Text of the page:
Image: Delta Whistler Village Suites, Blackcomb Mountain
Seventy-nine miles north of Vancouver, Whistler is widely regarded as one of the world's best ski resorts. In 2010, Whistler will host the Olympic Winter Games and Paralympic Games. During summer months, its thawed slopes beckon to mountain bikers.
updated 7/7/2009 9:28:46 AM ET 2009-07-07T13:28:46

The global recession may have lowered tourism numbers in many vacation spots, but at Grouse Mountain resort in North Vancouver, British Columbia, things are looking up, both literally and figuratively.

Attendance at the 82-year-old ski and recreation destination has remained lofty, increasing to 1.2 million in 2008 compared with 1.1 million the previous year, according to William Mbaho, the resort's public relations and communications manager. "Snow enthusiasm is not waning," he says, adding that so far in 2009 there has also been an increase in the number of students at the resort's ski and snowboarding schools.

But visitation isn't the only thing on the rise at Grouse Mountain. The SkyRide, North America's largest aerial tram system, "takes visitors a mile up the mountain to our alpine station, 3,700 feet above sea level," says Mbaho. "From there you have breathtaking panoramic views of the city, sea, and surrounding mountains."

The peaks and valleys of attendance at Canada's other big tourist draws were somewhat less dramatic than the view from Grouse's summit. The ’09 update to the list of most-visited Canadian tourist attractions shows modest increases or decreases at destinations where new figures were available. Visitation to Ottowa's Canadian Museum of Civilization and the Toronto Zoo jumped to 1.3 million last year at both venues, for example, up from approximately 1.2 million for both the previous year. But at the Ontario Science Center, attendance fell from 1.2 million to about 990,000—still enough to squeeze onto the low end of our list, though.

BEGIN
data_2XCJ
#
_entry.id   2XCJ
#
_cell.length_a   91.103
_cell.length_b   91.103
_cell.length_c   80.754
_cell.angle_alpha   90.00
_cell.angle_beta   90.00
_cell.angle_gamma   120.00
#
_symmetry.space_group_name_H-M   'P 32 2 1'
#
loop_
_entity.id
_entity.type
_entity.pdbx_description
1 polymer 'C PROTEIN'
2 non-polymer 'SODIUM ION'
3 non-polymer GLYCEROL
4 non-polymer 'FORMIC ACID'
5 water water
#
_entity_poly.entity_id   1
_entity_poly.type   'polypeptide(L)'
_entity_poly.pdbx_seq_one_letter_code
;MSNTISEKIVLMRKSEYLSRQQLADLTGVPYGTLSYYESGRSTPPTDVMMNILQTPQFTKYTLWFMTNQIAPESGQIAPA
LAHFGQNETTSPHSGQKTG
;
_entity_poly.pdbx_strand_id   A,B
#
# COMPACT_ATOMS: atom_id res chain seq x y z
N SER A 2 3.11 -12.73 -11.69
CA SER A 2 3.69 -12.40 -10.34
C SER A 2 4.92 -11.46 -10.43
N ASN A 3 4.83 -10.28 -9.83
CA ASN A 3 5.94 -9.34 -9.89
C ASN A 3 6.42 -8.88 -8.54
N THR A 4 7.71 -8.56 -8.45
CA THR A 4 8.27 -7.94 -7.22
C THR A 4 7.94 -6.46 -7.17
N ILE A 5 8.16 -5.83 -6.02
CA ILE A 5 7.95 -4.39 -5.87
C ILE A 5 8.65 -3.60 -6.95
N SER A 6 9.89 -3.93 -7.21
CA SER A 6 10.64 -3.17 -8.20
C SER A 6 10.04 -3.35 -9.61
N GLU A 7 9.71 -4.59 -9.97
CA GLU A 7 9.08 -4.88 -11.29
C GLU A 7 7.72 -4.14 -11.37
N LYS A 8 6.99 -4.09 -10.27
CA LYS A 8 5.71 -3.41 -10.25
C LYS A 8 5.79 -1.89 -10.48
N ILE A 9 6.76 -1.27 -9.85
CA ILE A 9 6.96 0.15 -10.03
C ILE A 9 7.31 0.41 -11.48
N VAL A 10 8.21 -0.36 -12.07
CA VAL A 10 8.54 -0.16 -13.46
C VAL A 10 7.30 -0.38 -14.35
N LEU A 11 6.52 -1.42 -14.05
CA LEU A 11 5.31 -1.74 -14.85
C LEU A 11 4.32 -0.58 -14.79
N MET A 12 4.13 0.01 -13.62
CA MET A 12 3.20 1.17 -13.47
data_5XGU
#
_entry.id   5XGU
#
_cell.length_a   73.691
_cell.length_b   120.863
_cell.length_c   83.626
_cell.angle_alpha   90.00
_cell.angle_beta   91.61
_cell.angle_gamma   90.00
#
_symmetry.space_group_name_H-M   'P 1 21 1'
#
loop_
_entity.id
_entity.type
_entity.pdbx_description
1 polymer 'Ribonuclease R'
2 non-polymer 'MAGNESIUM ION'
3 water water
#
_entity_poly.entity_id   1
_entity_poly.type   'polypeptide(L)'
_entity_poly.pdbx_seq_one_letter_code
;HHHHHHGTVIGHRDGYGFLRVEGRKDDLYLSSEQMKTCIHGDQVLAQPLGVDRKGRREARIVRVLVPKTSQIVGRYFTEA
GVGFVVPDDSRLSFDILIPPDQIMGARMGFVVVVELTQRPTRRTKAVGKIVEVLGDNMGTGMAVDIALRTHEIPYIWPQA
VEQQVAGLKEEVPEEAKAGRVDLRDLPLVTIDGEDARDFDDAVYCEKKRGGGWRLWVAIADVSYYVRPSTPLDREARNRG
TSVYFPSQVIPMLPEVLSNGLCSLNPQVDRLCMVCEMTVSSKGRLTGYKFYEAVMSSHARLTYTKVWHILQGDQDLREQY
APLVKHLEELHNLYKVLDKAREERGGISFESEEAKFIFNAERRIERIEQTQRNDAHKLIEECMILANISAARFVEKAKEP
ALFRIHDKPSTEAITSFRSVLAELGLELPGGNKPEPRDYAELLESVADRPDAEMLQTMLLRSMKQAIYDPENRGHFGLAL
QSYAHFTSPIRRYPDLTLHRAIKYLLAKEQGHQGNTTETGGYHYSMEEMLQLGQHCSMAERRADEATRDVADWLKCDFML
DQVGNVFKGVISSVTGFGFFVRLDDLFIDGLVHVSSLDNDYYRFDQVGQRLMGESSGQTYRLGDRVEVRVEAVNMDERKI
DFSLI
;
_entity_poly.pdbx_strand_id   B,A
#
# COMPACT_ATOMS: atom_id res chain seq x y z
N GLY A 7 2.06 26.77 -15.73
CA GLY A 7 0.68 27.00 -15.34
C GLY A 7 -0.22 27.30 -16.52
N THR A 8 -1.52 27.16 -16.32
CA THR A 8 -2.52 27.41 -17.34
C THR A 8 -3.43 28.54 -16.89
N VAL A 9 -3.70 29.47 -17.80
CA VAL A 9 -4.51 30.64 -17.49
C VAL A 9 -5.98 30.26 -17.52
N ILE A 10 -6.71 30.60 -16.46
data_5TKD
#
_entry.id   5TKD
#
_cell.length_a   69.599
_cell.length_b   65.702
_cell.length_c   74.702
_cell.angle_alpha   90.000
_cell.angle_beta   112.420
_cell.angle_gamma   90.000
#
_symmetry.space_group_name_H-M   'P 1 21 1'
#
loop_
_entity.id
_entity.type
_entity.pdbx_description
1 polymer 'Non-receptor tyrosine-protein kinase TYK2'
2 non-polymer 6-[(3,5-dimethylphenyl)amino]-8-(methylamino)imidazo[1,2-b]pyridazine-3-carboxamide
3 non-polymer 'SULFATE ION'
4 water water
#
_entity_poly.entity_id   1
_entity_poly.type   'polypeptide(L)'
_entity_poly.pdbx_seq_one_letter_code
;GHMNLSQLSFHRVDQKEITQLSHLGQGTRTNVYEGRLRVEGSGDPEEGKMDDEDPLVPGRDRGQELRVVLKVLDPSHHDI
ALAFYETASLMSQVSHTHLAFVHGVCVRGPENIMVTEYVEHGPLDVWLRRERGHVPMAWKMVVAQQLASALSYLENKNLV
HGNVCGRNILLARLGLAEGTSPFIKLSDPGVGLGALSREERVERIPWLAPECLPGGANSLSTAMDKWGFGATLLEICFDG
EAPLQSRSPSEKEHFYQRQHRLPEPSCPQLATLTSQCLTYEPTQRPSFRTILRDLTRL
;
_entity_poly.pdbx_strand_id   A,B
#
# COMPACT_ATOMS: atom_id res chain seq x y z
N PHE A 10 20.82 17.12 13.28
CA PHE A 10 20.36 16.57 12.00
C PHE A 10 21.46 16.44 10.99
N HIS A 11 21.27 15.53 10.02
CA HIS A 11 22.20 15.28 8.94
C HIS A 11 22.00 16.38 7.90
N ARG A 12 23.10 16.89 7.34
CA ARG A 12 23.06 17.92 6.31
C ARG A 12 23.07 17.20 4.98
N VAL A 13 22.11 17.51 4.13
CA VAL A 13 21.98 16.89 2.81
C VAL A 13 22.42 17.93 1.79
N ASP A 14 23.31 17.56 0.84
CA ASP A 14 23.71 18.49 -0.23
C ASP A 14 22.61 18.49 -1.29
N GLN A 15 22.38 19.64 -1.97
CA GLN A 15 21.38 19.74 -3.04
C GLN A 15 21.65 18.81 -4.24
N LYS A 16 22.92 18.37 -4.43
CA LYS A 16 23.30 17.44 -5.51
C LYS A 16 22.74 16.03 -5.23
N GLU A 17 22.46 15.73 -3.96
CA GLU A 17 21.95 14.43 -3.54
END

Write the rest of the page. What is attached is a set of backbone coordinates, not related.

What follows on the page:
As our list reveals, the tourism hot-spots in Canada's 3.5 million square miles include the quaint (the narrow, restaurant-lined streets of Quebec City’s fortified old town, for example), but they also encompass the exotic and awe-inspiring (the thundering falls of Niagara or the stratospheric heights of Toronto’s CN Tower).

Not surprisingly, for a country renowned for its natural beauty, outdoor destinations figure heavily on the list. Canada’s national parks draw approximately 13 million visitors annually. The system’s crown jewel, Banff National Park, in the Canadian Rockies (in the province of Alberta) attracts scores of adventure-seekers and nature lovers.

Ellen Sellers, a representative of Carlson Wagonlit/Encore Travel in Bolingbrook, Ill., describes Banff as “the Switzerland of this hemisphere.” She says U.S. travelers are often surprised to find the area “much different than a park like Yellowstone. Banff is glacial, very green in the summertime. It’s fresh and cool.”

Image: Bay of Fundy, Nova Scotia
Bay of Fundy Tourism
The Bay of Fundy spans two Canadian provinces, New Brunswick and Nova Scotia—about two thirds of the 1.2 million reported visitors come from the New Brunswick side of the bay. The Bay's tides are the highest in the world, rising 50 feet in about six hours, and the area is home to a newly declared UNESCO Biosphere Reserve.